QUEBEC CITY—A groundbreaking ceremony was held June 14 for the Origine green condo project, which is set to become the tallest solid wood condo tower in North America. The Origine will be the flagship building of the Pointe-aux-Lièvres ecodistrict, in the heart of Quebec City, a release explains. Set to be devliered by the end of the year, the 41-metre-tall building clad in aluminum panels will feature 12 storeys made of cross-laminated timber above a concrete ground floor. It will house 92 condo units and also includes natural-gas air and water heating, radiant floors and a smart garbage chute. “Origine is a distinctive, one-of-a-kind project that we are extremely proud to be building,” said Andre Huot, an NEB Consortium representative in a statement.

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Forestry

Column: Recent government study shows significant residual fibre available

by Jim Hilton – professional agrologist and forester
Williams Lake Tribune
June 16, 2016
Category: Forestry
Region: Canada, Canada West

The provincial government is promoting the increased use of residual fibre (left at the roadside following logging) by a number of changes in legislation and policy as described in its recent “Fibre Action Plan.” Part of this plan was a recent study by the Ministry of Forests, Lands and Natural Resource Operations staff which showed sufficient residual fibre was available to replace the loss of sawmill waste material when the saw log component is reduced owing to beetles. The 2015 Fibre Study done by Cariboo-Chilcotin Natural Resource District staff measured the amount of fibre that remains post-harvest in the Williams Lake TSA. …The results showed a 22 per cent and 28 per cent residual fibre remaining post harvest from cruise based and scale based billing respectively.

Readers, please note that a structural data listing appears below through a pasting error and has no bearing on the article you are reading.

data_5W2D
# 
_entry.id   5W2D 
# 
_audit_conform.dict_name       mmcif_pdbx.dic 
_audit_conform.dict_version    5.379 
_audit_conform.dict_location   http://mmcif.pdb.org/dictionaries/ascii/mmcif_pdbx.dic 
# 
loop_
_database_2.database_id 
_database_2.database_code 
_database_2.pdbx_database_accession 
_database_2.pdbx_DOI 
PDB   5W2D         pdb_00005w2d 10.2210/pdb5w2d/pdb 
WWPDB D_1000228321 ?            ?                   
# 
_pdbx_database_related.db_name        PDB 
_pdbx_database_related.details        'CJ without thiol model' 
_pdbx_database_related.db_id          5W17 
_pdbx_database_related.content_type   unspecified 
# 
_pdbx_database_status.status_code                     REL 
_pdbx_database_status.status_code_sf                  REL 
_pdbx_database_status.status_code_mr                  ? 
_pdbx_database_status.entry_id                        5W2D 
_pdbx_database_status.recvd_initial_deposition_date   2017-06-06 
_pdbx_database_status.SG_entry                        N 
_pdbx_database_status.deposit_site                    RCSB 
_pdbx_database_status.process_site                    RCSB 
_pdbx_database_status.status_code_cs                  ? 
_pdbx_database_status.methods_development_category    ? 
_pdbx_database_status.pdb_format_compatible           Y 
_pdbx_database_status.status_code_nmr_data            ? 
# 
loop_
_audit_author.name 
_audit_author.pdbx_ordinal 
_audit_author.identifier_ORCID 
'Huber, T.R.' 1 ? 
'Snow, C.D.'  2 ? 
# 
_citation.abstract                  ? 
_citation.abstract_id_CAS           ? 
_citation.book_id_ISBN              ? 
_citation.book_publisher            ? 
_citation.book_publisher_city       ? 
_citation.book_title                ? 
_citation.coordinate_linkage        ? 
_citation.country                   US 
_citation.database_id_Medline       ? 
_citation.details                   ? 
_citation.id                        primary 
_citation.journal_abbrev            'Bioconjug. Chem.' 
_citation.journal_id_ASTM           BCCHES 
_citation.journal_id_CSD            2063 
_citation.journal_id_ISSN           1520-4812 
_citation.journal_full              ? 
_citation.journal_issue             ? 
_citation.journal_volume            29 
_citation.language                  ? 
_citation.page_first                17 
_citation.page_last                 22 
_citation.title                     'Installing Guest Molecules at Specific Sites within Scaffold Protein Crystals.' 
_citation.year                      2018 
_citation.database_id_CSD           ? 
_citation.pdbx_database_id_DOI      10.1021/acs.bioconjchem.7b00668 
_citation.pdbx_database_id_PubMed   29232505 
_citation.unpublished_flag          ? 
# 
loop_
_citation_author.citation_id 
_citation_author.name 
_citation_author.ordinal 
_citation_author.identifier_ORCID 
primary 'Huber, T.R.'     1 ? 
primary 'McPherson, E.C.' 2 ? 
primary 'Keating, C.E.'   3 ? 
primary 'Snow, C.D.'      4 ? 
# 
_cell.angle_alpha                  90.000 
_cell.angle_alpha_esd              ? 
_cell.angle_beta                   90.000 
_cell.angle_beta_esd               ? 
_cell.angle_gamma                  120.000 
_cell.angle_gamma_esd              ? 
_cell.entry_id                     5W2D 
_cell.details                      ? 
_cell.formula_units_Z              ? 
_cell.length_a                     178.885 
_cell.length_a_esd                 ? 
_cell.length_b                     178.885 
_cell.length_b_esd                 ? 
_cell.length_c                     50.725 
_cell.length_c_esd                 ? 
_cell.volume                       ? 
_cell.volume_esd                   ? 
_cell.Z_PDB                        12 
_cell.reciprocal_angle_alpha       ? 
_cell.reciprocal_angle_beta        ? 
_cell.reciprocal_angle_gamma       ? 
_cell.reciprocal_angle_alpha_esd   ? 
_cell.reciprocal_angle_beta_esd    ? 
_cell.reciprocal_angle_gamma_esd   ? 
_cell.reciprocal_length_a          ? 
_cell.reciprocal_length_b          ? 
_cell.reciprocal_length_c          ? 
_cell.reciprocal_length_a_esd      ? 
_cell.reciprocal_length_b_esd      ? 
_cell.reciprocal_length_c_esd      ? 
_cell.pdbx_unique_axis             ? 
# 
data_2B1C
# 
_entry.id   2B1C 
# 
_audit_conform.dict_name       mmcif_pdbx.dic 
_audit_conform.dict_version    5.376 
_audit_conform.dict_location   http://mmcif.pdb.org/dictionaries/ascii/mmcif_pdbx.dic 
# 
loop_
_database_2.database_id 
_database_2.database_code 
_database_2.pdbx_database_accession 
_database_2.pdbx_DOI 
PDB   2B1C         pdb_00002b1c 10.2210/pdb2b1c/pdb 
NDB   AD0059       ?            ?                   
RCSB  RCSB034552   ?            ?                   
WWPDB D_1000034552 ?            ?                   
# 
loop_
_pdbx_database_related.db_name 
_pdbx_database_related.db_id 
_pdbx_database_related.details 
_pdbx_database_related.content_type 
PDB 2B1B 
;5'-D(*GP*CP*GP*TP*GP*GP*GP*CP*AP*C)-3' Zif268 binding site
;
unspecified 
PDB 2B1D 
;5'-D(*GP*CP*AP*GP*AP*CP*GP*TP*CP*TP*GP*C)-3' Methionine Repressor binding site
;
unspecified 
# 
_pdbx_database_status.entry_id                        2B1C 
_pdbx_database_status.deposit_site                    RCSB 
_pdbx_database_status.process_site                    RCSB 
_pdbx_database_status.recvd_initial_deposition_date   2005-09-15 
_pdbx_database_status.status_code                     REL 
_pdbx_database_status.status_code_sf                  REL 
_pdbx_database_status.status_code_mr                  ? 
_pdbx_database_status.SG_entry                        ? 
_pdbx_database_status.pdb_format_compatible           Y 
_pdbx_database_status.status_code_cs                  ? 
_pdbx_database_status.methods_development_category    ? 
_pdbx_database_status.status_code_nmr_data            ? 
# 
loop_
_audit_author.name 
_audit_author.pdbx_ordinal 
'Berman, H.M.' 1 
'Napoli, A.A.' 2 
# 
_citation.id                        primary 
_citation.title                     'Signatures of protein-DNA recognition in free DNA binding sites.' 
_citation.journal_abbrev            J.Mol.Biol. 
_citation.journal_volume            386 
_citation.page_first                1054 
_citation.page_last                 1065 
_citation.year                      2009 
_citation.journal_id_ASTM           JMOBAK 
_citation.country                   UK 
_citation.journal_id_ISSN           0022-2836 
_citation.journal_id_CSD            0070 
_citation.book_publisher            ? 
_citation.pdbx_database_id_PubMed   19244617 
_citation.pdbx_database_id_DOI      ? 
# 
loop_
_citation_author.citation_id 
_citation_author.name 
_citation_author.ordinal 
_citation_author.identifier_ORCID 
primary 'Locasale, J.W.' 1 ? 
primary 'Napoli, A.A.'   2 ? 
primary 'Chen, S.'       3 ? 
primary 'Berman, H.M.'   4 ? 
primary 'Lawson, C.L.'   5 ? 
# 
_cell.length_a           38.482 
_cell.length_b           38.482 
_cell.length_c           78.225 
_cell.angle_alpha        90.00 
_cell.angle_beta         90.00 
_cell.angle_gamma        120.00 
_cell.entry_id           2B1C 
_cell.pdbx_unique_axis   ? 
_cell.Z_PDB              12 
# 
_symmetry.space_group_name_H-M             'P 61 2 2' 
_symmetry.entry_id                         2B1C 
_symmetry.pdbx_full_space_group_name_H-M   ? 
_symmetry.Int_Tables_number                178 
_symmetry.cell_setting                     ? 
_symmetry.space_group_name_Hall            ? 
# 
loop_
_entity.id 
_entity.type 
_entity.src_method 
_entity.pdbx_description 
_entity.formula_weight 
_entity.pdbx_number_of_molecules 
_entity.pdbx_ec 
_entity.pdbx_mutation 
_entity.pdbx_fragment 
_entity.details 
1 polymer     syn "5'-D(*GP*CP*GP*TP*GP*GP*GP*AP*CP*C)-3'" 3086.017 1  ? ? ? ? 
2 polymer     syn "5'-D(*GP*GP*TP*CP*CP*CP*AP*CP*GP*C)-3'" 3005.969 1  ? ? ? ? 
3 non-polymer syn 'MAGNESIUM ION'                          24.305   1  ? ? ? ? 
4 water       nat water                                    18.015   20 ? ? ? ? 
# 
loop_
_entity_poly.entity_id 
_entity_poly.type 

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Major contradiction

Letter from Ross Muirhead, Elphinstone Logging Focus
Coast Reporter
June 16, 2016
Category: Forestry
Region: Canada, Canada West

Re: “Truck loggers glad to see cutblock auction go ahead,” Coast Reporter, June 10. In reading comments from David Elstone of the Truck Loggers Association regarding BC Timber Sales block A87125 (Elphinstone), I note his quotes regarding the multi-use aspect of the area show a major contradiction….Truck loggers are opposed to wider protection of the small Mt. Elphinstone Provincial Park (from 140 to 2,000 hectares) where the very features identified would be erased from logging and road building. Logging, not the expanded park, would result “in the exclusion of many of these activities” because industrial-scale logging is ruthless. It’s an insult to an iconic species, like the old-growth Douglas fir, to leave them standing alone in a clearcut to fend for themselves against wind storms.

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Updated Forestry Guide Promotes Responsible Forest Management of 134,000 Private Woodlots in Quebec

Sustainable Forestry Initiative
June 16, 2016
Category: Forestry
Region: Canada East, Canada